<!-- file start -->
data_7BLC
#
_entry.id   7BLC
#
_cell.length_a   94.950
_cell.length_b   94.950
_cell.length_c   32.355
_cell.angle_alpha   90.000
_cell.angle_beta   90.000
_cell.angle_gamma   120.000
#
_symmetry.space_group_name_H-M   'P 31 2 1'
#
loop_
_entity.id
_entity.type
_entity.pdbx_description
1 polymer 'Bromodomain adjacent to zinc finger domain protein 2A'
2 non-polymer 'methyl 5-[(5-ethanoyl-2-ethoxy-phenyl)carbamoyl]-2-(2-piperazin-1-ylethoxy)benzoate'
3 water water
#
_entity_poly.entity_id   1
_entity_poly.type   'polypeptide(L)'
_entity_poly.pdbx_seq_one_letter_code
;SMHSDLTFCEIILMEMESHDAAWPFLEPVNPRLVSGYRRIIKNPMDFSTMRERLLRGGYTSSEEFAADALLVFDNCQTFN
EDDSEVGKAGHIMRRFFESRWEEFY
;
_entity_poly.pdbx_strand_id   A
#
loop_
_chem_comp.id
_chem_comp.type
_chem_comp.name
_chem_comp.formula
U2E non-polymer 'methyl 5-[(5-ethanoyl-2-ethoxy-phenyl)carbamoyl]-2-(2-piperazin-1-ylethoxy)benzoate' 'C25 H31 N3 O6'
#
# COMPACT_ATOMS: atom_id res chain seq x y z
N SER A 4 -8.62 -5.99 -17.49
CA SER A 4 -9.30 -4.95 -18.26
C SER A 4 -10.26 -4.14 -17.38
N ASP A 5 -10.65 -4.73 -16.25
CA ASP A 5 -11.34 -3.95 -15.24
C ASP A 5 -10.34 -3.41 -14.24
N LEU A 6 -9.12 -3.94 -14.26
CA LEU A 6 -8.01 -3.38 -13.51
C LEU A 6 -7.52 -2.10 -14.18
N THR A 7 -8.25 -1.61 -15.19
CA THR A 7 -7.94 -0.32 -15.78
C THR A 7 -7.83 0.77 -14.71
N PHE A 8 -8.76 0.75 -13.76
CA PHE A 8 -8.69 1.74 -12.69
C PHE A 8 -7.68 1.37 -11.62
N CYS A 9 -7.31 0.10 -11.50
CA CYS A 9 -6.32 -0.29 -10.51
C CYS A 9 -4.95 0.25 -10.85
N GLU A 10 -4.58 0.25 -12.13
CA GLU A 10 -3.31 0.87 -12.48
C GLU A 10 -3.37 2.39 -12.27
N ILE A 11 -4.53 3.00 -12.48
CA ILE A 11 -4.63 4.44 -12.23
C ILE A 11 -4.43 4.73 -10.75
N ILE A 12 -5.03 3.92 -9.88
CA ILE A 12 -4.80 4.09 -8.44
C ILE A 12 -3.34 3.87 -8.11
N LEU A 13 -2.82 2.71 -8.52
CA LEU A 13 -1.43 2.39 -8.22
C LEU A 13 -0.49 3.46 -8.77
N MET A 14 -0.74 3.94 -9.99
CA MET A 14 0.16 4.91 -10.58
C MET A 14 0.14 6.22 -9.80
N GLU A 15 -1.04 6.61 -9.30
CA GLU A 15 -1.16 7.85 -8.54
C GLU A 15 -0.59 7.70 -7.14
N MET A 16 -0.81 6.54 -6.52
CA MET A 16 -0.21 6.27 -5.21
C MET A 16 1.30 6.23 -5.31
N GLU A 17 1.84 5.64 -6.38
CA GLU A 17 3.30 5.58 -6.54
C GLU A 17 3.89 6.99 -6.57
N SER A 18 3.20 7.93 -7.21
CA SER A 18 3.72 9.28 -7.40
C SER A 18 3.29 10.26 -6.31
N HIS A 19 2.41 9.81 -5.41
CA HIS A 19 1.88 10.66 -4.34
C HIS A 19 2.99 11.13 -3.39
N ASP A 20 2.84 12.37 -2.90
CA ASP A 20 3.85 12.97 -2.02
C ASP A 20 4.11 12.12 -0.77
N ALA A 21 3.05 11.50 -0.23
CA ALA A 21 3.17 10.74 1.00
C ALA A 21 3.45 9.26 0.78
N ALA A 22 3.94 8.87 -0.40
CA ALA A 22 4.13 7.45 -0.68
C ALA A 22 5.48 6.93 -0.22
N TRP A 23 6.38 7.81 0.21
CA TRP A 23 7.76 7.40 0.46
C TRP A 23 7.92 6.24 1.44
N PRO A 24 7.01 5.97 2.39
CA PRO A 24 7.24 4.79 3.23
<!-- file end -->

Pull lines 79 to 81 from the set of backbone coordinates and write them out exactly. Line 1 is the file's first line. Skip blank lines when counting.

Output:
C GLU A 17 3.89 6.99 -6.57
N SER A 18 3.20 7.93 -7.21
CA SER A 18 3.72 9.28 -7.40